125 Sockanosset Crossroad
Cranston, RI 02920
Phone (401) 943-1230
Fax (401) 942-5272
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Interstate Agent For
Are You Moving?
Protect Yourself From Moving Fraud
More than 40 million Americans move each year for personal reasons and career opportunities. It’s a significant event in anyone’s life. Your money and your memories are at stake. It can also be stressful, even under the best of circumstances. Know how to avoid one of the most stressful situations that can arise; protect yourself from
dishonest, “rogue” movers.
Most moving companies are legitimate businesses that do quality work. But in recent years, a growing number of complaints have been filed against interstate movers and
many of those complaints spring from the fraudulent practices of a small percentage of dishonest movers known as rogue movers.
The Federal Motor Carrier Safety Administration (FMCSA), of the U .S. Department of Transportation (DOT), has initiated a partnership with other Federal, State and Local law enforcement agencies, consumer groups, and the moving industry to make sure you have the information you need to “Protect Your Memories, Your Money, Your Move” from fraud.
Q. How do I learn more about choosing a mover?
A. Go to www.protectyourmove.gov for more information and resources on choosing a mover.
Q. What if I think a rogue mover has taken advantage of me?
A. Log on to www.protectyourmove.gov, or call 1-888-DOT-SAFT (1-888-368-7238)
to file a complaint; your report could become part of a Federal investigation against the company. But remember, you should file a complaint directly with the mover before doing so with FMCSA.
Q. What is the difference between an intrastate move and an interstate move?
A. An intrastate move is one in which goods are transported from one point to another within the same state; (i.e., no state borders are crossed). An interstate move is one in which goods are transported from one state to another. FMCSA has jurisdiction
over interstate moves; state and local authorities have jurisdiction over intrastate and local moves.
Q. How do I insure my property when I hire a mover?
A. There are two options: valuation coverage and insurance. When you sign your bill of lading, the mover automatically provides valuation coverage, which assumes liability for no more than 60 cents per pound per item for interstate moves. Some movers may also offer to sell or procure for you separate liability insurance from a third party
insurance company. If you purchase this insurance from or through your mover, the mover is required to issue a policy or written record of the purchase.
Q. In addition to FMCSA, are there other authorities I should contact to report a mover?
A. Yes. State Attorneys General and Consumer Affairs agencies are responsible for pursuing suspected moving fraud.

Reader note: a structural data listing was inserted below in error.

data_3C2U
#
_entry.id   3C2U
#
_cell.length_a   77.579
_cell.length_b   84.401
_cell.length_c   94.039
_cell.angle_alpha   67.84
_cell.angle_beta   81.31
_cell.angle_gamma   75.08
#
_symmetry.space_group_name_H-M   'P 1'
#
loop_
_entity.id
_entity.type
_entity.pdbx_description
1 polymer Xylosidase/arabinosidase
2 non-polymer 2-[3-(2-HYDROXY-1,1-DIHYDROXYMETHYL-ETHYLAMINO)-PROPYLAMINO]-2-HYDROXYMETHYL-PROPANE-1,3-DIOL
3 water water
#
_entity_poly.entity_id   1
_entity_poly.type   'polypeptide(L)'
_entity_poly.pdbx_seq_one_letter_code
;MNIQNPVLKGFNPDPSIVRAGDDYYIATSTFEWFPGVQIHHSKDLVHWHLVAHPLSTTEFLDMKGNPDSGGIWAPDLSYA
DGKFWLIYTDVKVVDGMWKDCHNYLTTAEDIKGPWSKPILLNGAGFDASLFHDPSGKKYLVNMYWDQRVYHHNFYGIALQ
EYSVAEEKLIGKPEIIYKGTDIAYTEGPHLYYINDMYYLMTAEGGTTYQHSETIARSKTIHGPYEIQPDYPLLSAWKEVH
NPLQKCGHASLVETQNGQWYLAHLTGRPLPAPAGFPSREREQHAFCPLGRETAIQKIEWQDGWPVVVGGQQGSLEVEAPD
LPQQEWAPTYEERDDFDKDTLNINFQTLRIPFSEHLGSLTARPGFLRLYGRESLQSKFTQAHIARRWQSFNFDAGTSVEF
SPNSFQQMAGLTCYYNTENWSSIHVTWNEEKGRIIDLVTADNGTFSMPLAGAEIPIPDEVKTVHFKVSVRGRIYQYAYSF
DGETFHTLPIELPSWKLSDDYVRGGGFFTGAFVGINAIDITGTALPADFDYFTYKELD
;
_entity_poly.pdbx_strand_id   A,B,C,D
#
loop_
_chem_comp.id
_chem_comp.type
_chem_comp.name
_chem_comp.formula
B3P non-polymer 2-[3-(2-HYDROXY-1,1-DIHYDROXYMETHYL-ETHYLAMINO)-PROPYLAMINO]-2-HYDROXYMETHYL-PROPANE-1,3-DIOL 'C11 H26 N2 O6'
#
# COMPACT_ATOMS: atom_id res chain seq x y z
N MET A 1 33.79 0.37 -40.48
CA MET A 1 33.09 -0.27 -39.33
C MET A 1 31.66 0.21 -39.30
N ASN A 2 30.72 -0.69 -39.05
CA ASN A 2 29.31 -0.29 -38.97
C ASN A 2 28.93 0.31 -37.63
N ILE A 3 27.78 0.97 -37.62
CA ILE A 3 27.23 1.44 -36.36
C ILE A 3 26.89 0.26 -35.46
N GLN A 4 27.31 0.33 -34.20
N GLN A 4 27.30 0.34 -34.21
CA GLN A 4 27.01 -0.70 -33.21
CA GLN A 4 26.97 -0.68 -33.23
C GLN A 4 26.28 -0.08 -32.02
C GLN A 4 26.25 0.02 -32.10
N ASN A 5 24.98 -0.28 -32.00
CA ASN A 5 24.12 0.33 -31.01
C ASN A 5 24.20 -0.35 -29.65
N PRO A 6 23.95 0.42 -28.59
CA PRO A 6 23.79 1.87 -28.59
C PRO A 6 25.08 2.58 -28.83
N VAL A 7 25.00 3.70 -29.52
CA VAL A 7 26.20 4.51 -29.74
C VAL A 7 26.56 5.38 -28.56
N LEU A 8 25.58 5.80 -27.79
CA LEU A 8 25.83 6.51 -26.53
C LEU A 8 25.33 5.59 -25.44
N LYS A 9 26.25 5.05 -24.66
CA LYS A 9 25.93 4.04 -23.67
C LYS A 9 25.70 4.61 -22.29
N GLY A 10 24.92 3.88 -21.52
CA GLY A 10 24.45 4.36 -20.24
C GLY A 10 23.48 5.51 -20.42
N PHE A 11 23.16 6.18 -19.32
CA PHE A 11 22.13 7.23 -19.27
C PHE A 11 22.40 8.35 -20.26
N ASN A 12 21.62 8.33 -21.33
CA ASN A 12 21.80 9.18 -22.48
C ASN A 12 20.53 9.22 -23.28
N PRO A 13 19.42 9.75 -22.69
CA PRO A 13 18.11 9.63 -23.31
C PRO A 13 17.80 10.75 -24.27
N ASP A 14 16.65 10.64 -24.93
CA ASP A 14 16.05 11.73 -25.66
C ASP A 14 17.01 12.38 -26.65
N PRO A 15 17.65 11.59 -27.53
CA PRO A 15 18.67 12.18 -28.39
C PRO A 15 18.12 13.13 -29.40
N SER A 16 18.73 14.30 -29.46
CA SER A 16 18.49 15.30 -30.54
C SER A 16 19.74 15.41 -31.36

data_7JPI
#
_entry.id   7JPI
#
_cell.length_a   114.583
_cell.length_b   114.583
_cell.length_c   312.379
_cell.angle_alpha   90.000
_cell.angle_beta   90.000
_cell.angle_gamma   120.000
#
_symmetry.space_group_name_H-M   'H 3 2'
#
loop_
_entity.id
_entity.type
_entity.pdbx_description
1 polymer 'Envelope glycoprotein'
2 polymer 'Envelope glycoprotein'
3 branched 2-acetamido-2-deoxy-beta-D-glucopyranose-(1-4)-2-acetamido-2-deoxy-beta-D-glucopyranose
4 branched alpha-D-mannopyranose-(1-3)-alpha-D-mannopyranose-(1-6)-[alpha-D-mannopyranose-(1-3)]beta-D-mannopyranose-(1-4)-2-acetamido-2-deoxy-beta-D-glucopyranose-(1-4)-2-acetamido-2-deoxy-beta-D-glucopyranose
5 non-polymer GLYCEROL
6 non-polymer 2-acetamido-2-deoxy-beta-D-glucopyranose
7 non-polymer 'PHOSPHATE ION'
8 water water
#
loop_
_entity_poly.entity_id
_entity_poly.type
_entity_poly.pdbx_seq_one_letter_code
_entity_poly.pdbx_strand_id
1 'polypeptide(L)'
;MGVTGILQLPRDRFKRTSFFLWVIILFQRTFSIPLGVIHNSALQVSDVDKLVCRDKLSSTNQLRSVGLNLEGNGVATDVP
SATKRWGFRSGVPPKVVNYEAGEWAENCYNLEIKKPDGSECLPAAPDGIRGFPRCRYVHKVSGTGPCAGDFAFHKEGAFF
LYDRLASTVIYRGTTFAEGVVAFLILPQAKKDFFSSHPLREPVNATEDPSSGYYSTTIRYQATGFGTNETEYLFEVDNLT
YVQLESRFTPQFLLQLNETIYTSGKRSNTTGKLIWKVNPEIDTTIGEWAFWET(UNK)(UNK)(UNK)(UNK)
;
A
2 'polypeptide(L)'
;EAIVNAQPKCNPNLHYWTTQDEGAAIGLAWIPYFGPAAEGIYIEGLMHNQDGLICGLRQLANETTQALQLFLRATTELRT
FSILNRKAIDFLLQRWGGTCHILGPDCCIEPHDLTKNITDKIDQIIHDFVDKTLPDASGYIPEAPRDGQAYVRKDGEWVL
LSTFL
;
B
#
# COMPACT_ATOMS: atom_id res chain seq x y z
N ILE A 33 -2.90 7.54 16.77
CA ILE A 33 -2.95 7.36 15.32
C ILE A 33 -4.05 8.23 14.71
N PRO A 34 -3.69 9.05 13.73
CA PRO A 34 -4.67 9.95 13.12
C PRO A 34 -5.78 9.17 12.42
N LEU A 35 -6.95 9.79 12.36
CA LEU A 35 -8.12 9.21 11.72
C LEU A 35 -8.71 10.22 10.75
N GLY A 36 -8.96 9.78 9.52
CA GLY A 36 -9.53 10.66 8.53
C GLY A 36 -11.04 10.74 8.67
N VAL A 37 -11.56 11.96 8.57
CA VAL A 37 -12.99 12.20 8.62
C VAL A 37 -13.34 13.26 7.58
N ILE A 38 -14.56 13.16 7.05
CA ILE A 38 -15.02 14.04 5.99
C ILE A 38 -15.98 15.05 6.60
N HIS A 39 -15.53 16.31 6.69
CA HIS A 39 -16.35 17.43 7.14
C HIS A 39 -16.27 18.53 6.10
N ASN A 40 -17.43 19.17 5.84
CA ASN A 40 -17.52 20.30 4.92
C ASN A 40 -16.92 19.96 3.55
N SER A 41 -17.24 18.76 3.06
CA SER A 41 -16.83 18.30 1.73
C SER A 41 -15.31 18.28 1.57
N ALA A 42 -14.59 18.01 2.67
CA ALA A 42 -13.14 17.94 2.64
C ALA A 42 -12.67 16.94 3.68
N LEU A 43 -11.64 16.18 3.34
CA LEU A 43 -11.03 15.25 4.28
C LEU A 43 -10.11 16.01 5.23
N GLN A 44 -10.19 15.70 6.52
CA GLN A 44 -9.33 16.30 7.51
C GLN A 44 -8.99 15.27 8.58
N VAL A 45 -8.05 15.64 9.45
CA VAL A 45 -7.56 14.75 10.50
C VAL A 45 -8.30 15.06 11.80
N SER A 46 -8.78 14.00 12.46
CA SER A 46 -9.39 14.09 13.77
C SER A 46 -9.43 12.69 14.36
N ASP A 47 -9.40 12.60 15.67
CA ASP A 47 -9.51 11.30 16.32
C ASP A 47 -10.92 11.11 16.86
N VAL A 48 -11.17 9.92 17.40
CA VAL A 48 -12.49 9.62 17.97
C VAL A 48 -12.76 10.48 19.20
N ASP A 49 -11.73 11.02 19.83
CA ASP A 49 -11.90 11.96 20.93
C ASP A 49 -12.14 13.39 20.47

Choosing a Reputable Mover
Here’s an important "to do" list to help you select the right mover:
Red Flags For Spotting Rogue Movers
Rogue movers typically work like this: Without ever visiting your home or seeing the goods you want moved, they give a low estimate over the telephone or Internet. Once your goods are on their truck, they demand more money before they will deliver or unload them. They hold your goods hostage and force you to pay more-sometimes much more than you thought you had agreed to — if you want your possessions back.
Your best defense is to recognize a rogue mover before they have your
goods. Here are the “red flags” to look out for:
■ The mover doesn’t offer or agree to an on site inspection of your household goods and gives an estimate over the telephone or Internet — sight unseen. These estimates often sound too good to be true. They usually are.
■ The moving company demands cash or a large deposit before the move.
■ The mover doesn’t provide you with a copy of “Your Rights and Responsibilities When You Move,” a booklet movers are required by Federal regulations to supply to their customers in the planning stages of interstate moves.
■ The company’s web site has no local address and no information about their registration or insurance.
■ The mover claims all goods are covered by their insurance.
■ When you call the mover, the telephone is answered with a generic “Movers” or “Moving company,” rather than the company’s name.
■ Offices and warehouse are in poor condition or non-existent.
■ On moving day, a rental truck arrives rather than a company owned or marked fleet truck.
Doing Your Part
The federal government, state and local law enforcement
agencies, and the legitimate moving industry have joined forces
to combat moving fraud, but you have an important role to play
as well. If you’re planning to move, it’s important to learn as
much as you can about your rights and responsibilities.
The best source of information is on the FMCSA Web site at:
You can also use this site to link to other government, law
enforcement and moving industry information sources. This
is very important if you’re looking for more detailed state and
local information, including how to file a complaint.
Know your rights and responsibilities.
Protect Your Memories. Your Money.
Federal Motor Carrier Safety Administration
1-800-832-5660 • TTY: 1-800-877-8339